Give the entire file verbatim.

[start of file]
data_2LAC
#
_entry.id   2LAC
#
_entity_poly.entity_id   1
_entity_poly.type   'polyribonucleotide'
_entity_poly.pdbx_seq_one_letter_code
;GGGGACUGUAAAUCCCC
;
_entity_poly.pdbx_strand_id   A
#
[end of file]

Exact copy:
data_2LAC
#
_entry.id   2LAC
#
_entity_poly.entity_id   1
_entity_poly.type   'polyribonucleotide'
_entity_poly.pdbx_seq_one_letter_code
;GGGGACUGUAAAUCCCC
;
_entity_poly.pdbx_strand_id   A
#